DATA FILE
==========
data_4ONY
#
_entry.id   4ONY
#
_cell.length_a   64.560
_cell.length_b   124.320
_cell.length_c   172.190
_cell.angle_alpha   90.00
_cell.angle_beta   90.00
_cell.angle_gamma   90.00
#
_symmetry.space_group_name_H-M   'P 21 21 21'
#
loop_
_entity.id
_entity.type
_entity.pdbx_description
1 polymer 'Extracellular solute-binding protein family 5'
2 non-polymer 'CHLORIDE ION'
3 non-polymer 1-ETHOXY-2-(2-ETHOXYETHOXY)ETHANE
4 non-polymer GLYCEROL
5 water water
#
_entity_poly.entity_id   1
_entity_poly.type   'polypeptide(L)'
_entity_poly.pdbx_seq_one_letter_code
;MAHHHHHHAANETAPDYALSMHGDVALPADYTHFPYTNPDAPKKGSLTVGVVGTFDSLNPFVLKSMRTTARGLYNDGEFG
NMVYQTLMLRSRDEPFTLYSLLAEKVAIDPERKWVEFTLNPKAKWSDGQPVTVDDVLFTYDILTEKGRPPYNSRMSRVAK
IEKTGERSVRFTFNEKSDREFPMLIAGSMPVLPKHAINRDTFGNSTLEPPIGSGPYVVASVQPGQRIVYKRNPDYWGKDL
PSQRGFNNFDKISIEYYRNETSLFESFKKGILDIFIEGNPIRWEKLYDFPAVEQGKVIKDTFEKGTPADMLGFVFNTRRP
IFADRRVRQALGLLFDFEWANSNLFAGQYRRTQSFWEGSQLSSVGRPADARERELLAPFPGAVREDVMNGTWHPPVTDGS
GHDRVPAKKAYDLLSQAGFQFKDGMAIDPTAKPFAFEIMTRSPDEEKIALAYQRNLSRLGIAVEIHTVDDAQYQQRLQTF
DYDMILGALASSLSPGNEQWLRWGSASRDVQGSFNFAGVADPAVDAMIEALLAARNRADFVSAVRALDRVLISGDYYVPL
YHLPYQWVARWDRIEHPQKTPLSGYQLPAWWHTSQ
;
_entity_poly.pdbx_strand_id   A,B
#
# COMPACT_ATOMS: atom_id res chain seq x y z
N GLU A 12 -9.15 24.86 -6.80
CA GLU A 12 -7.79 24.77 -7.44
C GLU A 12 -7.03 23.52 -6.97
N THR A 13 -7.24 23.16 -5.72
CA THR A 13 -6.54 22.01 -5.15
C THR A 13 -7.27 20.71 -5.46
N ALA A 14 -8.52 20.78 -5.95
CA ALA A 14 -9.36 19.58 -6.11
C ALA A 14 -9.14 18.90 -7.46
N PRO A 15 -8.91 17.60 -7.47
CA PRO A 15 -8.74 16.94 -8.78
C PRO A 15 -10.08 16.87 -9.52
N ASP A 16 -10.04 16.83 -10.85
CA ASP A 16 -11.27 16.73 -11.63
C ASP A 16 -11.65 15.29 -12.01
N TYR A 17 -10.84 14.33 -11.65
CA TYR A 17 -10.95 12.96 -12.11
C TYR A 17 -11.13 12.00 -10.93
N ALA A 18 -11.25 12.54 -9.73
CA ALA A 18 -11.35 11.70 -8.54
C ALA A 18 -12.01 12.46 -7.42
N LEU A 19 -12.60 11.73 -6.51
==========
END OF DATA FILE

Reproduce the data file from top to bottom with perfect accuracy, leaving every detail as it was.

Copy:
data_4ONY
#
_entry.id   4ONY
#
_cell.length_a   64.560
_cell.length_b   124.320
_cell.length_c   172.190
_cell.angle_alpha   90.00
_cell.angle_beta   90.00
_cell.angle_gamma   90.00
#
_symmetry.space_group_name_H-M   'P 21 21 21'
#
loop_
_entity.id
_entity.type
_entity.pdbx_description
1 polymer 'Extracellular solute-binding protein family 5'
2 non-polymer 'CHLORIDE ION'
3 non-polymer 1-ETHOXY-2-(2-ETHOXYETHOXY)ETHANE
4 non-polymer GLYCEROL
5 water water
#
_entity_poly.entity_id   1
_entity_poly.type   'polypeptide(L)'
_entity_poly.pdbx_seq_one_letter_code
;MAHHHHHHAANETAPDYALSMHGDVALPADYTHFPYTNPDAPKKGSLTVGVVGTFDSLNPFVLKSMRTTARGLYNDGEFG
NMVYQTLMLRSRDEPFTLYSLLAEKVAIDPERKWVEFTLNPKAKWSDGQPVTVDDVLFTYDILTEKGRPPYNSRMSRVAK
IEKTGERSVRFTFNEKSDREFPMLIAGSMPVLPKHAINRDTFGNSTLEPPIGSGPYVVASVQPGQRIVYKRNPDYWGKDL
PSQRGFNNFDKISIEYYRNETSLFESFKKGILDIFIEGNPIRWEKLYDFPAVEQGKVIKDTFEKGTPADMLGFVFNTRRP
IFADRRVRQALGLLFDFEWANSNLFAGQYRRTQSFWEGSQLSSVGRPADARERELLAPFPGAVREDVMNGTWHPPVTDGS
GHDRVPAKKAYDLLSQAGFQFKDGMAIDPTAKPFAFEIMTRSPDEEKIALAYQRNLSRLGIAVEIHTVDDAQYQQRLQTF
DYDMILGALASSLSPGNEQWLRWGSASRDVQGSFNFAGVADPAVDAMIEALLAARNRADFVSAVRALDRVLISGDYYVPL
YHLPYQWVARWDRIEHPQKTPLSGYQLPAWWHTSQ
;
_entity_poly.pdbx_strand_id   A,B
#
# COMPACT_ATOMS: atom_id res chain seq x y z
N GLU A 12 -9.15 24.86 -6.80
CA GLU A 12 -7.79 24.77 -7.44
C GLU A 12 -7.03 23.52 -6.97
N THR A 13 -7.24 23.16 -5.72
CA THR A 13 -6.54 22.01 -5.15
C THR A 13 -7.27 20.71 -5.46
N ALA A 14 -8.52 20.78 -5.95
CA ALA A 14 -9.36 19.58 -6.11
C ALA A 14 -9.14 18.90 -7.46
N PRO A 15 -8.91 17.60 -7.47
CA PRO A 15 -8.74 16.94 -8.78
C PRO A 15 -10.08 16.87 -9.52
N ASP A 16 -10.04 16.83 -10.85
CA ASP A 16 -11.27 16.73 -11.63
C ASP A 16 -11.65 15.29 -12.01
N TYR A 17 -10.84 14.33 -11.65
CA TYR A 17 -10.95 12.96 -12.11
C TYR A 17 -11.13 12.00 -10.93
N ALA A 18 -11.25 12.54 -9.73
CA ALA A 18 -11.35 11.70 -8.54
C ALA A 18 -12.01 12.46 -7.42
N LEU A 19 -12.60 11.73 -6.51